- Around the corner_phatch
- Butt Stock_phatch
- Charging Handle and bolt release_phatch
- Front Sight_phatch
- Interesting lighting_phatch
- Leupold Delta Point_phatchFighting shotguns need fast optics, and the Leupold DeltaPoint features a triangle reticle for precision and CQB speed.
- Light Switch_phatchThe ETA Bobcat forend has three rails for adding accessories like the SureFire M620V Scout light, which gives users 150 lumens of power and IR capabilities.
- Marking and bolt release_phatch
- Opening Wider_phatch
- QD Sling Swivel_phatch
- Rail Left Side_phatch
- Rear Sight Again_phatchMossberg equips the 930 SPX with a durable, adjustable LPA ghost-ring rear sight to match the shotgun’s fiber-optic front for fast targeting in any condition.
- Rear Sight_phatch
- Sequence 1_phatch
- Sequence 2_phatchCenter the shotgun and reach underneath with your support hand to activate the bolt release. It’s faster this way with gloves on.
- Sequence 3_phatchFor fast reloads, cant the shotgun counterclockwise with your eyes still on the threat. Slide the round it into the open chamber.
- Sequence 4_phatch
- Side Saddle_phatchAdding Mesa Tactical’s SideSaddle increased the SPX’s capacity by four without getting in the way.
- Sights top view_phatch
- Through the door right side_phatch
- Through the door_phatchA few easy-to-install tactical upgrades took the already-reliable Mossberg 930 SPX semi-auto to the next level. On the range, the tricked-out warhorse was dead-on accurate and fast enough for SWAT entry-mission supremacy.
- Two Round side saddle_phatch
- Weak side_phatchA few easy-to-install tactical upgrades took the already-reliable Mossberg 930 SPX semi-auto to the next level. On the range, the tricked-out warhorse was dead-on accurate and fast enough for SWAT entry-mission supremacy.
- Weapons Light_phatch
Mossberg’s 930 SPX has been around for some time now, and it has gained quite a following in the 3-Gun world, especially among those who want an American-made, semi-auto shotgun. It has proven to be incredibly reliable, and handles light loads many other semi-autos simply won’t run. There is no need for a gunsmith to drill out gas ports or otherwise alter the system. Because it’s made in America, the SPX does not suffer from the import restrictions of other brands, so altering it is simpler. And finally, because of the Mossberg 590’s popularity, the SPX’s operation is familiar and comfortable to many in law enforcement and the military.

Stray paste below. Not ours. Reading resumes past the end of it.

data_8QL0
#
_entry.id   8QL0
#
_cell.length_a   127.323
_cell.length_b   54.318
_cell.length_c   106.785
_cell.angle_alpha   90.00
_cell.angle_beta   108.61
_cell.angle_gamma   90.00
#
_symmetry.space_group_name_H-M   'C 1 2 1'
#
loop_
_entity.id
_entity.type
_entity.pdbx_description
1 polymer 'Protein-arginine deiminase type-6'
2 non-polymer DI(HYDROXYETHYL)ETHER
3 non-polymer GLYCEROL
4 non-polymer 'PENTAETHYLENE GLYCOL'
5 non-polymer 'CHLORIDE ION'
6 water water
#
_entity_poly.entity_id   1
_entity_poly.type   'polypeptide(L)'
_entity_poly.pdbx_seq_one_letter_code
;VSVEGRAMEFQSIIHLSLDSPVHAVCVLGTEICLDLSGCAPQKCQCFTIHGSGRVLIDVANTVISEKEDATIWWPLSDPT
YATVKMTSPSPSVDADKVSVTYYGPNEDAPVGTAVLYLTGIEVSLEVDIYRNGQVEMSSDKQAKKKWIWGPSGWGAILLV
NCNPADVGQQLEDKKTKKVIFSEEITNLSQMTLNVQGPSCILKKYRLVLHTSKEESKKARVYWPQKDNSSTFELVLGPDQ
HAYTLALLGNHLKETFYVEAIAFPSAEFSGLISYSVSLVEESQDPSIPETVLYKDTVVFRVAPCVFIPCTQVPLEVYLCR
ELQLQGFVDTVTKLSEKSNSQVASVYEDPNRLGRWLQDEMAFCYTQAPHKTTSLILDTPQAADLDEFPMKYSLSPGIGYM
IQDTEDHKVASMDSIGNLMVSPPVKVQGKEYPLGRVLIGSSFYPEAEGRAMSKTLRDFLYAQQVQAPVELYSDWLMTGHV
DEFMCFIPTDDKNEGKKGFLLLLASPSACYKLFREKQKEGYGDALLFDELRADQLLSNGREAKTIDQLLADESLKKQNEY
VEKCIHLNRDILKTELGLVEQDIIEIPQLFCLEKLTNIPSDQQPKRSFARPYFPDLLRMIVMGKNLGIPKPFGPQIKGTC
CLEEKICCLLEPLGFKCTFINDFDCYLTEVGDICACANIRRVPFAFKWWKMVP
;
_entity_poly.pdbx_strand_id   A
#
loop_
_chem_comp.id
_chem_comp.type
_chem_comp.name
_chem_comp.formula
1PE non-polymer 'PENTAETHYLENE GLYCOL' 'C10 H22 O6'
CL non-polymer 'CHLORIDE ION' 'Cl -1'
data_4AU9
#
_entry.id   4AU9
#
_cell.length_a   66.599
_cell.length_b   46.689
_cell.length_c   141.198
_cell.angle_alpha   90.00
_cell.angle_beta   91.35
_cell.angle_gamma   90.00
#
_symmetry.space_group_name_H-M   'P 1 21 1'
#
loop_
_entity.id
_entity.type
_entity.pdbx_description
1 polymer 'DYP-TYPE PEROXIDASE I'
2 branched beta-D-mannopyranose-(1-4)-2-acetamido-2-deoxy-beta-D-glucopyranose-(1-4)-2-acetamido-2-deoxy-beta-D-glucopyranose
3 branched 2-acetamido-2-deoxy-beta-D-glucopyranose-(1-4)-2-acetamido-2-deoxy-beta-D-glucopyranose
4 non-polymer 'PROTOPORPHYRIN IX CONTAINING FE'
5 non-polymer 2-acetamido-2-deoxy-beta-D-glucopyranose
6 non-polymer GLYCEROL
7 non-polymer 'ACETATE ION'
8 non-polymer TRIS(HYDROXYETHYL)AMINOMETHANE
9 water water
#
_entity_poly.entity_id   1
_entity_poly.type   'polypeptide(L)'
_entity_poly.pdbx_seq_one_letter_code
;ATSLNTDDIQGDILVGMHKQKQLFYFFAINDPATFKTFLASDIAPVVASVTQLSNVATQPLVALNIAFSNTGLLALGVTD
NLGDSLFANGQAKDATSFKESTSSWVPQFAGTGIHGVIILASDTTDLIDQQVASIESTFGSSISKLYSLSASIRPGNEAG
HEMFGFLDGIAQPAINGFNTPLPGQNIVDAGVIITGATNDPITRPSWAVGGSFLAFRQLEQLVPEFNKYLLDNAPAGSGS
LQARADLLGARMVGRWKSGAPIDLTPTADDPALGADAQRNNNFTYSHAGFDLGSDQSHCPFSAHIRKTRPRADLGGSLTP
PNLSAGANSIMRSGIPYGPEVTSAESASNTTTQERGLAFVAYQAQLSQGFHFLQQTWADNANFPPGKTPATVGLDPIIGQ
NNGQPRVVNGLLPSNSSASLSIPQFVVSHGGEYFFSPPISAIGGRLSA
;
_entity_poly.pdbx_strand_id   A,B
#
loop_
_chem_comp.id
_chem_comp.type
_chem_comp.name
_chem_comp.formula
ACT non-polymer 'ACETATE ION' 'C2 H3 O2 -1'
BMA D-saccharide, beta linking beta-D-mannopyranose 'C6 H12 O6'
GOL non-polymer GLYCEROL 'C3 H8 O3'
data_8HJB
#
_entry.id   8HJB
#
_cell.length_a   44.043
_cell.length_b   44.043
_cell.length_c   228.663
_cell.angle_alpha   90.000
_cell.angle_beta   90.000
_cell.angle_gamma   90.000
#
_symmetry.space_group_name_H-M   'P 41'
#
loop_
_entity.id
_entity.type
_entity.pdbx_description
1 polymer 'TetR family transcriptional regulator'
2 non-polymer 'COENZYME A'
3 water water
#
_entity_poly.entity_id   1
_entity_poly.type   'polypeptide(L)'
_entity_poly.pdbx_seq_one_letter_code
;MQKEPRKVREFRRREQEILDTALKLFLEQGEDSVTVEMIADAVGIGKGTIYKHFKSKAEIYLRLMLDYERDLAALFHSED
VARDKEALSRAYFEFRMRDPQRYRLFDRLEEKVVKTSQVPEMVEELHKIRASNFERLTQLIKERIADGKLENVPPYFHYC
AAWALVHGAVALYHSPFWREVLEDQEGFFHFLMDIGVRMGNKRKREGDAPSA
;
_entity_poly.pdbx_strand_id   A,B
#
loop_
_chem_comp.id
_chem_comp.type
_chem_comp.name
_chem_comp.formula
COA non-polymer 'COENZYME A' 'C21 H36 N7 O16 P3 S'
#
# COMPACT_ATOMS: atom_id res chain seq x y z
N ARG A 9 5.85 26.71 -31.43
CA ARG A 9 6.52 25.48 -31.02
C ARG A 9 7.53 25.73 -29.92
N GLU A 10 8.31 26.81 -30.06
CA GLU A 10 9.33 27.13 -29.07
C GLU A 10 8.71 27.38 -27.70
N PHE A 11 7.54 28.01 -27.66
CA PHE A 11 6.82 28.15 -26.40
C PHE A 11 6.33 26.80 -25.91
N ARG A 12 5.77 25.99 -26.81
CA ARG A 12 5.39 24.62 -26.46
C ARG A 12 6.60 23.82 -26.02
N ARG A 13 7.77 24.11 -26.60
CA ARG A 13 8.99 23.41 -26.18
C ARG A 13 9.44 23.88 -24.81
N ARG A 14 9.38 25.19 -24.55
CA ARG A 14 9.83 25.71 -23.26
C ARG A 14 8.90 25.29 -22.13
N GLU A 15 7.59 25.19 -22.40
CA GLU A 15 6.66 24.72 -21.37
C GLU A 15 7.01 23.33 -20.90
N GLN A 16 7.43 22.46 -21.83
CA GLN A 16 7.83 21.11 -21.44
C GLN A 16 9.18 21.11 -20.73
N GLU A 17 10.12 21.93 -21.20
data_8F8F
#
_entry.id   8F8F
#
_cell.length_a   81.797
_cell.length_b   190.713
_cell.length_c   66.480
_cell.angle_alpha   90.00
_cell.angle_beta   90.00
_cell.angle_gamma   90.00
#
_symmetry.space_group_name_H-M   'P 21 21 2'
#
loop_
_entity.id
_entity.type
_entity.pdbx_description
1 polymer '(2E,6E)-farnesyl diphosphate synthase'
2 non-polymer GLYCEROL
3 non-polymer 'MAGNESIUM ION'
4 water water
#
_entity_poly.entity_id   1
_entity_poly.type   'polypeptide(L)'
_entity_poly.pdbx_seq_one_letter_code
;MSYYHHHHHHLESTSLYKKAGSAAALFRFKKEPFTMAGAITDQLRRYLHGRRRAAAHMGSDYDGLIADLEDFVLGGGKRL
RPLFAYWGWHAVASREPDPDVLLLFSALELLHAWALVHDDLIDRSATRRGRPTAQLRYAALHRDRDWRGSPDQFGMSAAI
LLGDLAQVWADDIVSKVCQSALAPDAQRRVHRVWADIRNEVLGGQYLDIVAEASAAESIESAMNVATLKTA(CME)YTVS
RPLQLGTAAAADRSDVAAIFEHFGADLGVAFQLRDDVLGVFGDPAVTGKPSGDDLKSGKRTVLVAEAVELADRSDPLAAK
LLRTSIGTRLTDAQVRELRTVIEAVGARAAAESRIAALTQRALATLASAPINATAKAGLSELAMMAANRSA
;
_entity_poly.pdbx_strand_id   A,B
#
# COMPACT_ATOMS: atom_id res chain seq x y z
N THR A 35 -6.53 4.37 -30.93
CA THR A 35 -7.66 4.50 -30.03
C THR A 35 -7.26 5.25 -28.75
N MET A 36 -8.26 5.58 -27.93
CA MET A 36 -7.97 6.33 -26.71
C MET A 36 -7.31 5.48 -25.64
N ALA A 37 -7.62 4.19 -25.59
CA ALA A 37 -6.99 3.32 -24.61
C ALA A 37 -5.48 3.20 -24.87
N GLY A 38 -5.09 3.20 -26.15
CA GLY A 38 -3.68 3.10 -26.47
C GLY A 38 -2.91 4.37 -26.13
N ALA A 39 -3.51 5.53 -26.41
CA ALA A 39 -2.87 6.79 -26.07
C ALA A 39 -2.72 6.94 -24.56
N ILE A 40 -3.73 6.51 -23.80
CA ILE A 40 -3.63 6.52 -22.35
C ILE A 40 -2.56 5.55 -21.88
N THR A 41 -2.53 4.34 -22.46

The SPX utilizes a nice set of ghost-ring sights, a rail for mounting red-dot optics and a cylinder bore. The pistol-gripped version comes with a synthetic stock with a length of pull as short as the system allows without significant modifications. A large, knurled bolt handle is supplied along with a checkered bolt release. Chambered for 3-inch shells, the SPX comes with an 18.5-inch barrel and a magazine that can hold seven 2¾-inch shells. Weighing 7.75 pounds empty, the Mossberg 930 SPX is pretty light, and at an MSRP of $883, it is extremely affordable for its kind.
While the Mossberg 930 SPX is set up well to begin with, it is missing a few things for an actual deployment, which might occur at night, in close quarters or while you’re wearing a plate carrier. With just a few additions, you can turn your SPX into a tactical machine suitable for any mission.
Read more at Mossberg.com.